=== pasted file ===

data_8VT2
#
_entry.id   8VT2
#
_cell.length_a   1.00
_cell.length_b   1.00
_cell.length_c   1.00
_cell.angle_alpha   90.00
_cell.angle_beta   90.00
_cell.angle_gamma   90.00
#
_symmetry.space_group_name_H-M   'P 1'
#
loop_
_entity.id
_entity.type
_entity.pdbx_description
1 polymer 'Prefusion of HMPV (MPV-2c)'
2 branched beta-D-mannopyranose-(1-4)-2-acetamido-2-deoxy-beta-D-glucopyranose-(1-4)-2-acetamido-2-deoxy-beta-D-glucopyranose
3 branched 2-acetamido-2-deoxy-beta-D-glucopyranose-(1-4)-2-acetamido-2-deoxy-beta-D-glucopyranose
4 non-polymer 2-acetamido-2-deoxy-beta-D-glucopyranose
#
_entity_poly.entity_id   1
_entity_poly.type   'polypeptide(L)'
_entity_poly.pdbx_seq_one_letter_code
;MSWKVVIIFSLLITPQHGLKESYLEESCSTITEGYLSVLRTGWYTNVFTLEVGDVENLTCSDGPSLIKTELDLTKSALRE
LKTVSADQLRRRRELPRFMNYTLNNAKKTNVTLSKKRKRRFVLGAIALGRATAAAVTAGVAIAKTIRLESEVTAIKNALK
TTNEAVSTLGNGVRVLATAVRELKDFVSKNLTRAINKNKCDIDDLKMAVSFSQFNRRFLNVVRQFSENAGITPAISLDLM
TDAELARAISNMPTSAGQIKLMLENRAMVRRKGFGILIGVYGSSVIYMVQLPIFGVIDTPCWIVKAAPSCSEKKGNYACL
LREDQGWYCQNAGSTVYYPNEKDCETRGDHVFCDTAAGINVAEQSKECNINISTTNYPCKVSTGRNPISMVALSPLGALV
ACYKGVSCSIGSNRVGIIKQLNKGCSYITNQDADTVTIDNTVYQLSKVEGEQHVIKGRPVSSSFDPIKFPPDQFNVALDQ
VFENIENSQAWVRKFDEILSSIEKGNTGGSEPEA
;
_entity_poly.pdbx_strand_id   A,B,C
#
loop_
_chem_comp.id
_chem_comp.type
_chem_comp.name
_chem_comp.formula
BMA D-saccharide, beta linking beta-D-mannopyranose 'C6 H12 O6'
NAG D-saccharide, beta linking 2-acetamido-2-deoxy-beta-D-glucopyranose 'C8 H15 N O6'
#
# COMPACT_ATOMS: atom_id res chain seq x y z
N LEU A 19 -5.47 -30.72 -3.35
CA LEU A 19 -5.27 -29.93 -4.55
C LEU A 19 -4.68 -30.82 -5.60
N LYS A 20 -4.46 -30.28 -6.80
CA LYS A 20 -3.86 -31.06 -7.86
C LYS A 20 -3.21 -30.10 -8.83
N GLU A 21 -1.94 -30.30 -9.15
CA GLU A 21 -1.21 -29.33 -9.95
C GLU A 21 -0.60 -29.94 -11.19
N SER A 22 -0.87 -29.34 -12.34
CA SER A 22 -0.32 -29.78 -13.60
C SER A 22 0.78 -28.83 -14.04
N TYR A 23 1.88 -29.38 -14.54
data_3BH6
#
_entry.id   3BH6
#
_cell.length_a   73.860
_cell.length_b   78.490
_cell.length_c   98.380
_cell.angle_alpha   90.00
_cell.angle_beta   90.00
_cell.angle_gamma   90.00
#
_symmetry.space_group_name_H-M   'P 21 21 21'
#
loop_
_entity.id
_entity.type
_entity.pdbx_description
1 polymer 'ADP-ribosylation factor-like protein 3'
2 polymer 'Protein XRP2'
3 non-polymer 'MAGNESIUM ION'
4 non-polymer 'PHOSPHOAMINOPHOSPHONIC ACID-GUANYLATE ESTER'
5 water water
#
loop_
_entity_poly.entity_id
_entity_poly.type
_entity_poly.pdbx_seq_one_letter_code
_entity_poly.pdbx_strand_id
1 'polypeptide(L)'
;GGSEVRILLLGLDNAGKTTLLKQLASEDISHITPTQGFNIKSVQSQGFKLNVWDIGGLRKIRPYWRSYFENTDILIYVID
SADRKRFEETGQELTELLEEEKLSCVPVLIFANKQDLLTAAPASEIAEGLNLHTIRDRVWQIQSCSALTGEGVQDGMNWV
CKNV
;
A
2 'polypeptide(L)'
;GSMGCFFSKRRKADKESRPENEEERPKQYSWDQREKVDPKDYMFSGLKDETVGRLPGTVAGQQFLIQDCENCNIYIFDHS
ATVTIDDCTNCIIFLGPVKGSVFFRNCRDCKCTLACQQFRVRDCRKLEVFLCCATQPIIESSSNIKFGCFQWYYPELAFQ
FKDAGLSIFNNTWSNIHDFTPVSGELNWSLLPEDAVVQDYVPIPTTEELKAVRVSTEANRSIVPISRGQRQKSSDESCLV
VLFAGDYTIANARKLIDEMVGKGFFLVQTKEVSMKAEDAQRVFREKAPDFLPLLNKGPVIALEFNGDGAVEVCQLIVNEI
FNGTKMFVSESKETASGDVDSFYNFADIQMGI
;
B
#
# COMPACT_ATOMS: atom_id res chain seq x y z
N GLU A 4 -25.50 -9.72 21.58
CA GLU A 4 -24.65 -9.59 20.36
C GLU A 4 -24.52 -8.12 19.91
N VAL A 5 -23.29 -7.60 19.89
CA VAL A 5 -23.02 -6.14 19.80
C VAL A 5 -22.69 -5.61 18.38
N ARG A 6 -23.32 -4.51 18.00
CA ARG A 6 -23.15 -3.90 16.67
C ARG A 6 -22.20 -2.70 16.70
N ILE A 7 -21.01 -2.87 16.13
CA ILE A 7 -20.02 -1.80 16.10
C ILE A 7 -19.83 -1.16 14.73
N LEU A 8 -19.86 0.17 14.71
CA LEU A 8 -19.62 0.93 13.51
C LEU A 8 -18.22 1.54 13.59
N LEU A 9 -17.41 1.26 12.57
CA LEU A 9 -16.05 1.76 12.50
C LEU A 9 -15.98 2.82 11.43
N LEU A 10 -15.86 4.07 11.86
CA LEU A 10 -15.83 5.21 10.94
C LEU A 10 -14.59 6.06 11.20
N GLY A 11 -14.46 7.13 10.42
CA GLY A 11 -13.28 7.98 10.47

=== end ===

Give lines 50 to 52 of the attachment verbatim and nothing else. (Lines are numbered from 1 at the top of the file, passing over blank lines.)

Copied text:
C LYS A 20 -3.21 -30.10 -8.83
N GLU A 21 -1.94 -30.30 -9.15
CA GLU A 21 -1.21 -29.33 -9.95